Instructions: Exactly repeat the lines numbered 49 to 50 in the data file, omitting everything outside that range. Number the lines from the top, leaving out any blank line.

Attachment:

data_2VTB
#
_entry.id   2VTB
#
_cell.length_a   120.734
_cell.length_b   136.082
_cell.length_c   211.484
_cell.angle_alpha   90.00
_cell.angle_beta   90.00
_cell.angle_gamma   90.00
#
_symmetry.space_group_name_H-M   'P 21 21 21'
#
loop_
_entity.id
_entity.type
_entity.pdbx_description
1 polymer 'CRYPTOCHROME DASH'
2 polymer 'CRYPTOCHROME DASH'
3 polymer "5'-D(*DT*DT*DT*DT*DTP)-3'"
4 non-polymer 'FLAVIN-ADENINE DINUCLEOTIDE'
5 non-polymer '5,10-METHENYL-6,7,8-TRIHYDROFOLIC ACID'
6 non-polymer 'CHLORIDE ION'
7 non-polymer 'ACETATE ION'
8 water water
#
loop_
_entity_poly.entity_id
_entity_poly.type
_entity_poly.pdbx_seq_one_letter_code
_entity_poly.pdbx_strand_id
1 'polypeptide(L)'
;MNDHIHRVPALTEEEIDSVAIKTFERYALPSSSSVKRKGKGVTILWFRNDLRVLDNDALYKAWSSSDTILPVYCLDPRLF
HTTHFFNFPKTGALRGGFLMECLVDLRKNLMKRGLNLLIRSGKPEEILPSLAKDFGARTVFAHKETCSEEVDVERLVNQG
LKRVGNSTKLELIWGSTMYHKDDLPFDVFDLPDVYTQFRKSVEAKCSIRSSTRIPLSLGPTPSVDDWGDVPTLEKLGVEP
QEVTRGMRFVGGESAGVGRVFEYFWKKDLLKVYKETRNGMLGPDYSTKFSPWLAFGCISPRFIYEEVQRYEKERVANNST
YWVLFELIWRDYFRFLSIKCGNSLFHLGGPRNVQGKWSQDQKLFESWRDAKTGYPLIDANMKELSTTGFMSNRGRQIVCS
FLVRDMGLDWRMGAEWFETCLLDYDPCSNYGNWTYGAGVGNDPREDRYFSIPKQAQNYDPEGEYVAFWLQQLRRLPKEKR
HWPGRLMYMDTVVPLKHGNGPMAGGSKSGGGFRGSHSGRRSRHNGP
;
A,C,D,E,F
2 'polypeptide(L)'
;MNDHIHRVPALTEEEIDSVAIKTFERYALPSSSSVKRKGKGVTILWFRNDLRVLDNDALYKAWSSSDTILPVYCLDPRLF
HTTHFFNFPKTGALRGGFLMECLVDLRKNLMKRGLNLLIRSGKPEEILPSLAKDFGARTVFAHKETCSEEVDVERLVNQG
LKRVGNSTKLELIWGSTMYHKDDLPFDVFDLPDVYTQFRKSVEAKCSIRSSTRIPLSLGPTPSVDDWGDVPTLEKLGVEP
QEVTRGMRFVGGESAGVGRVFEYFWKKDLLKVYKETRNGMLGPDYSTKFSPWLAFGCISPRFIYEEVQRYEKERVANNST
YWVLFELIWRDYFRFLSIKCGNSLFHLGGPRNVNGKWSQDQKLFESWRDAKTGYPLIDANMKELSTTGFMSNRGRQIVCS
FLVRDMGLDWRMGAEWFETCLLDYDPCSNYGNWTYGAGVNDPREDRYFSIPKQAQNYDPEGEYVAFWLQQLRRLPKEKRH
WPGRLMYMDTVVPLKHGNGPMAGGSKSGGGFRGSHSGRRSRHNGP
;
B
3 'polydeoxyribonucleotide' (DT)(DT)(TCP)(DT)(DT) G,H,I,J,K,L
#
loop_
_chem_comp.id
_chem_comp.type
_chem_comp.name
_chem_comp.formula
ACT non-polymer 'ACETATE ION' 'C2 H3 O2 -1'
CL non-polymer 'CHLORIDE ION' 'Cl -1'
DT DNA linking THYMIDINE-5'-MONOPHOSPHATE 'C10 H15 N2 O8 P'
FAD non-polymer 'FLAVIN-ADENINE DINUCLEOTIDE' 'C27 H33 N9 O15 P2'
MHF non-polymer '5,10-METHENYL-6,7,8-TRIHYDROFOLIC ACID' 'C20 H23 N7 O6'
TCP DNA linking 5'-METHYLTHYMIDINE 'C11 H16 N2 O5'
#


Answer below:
WPGRLMYMDTVVPLKHGNGPMAGGSKSGGGFRGSHSGRRSRHNGP
;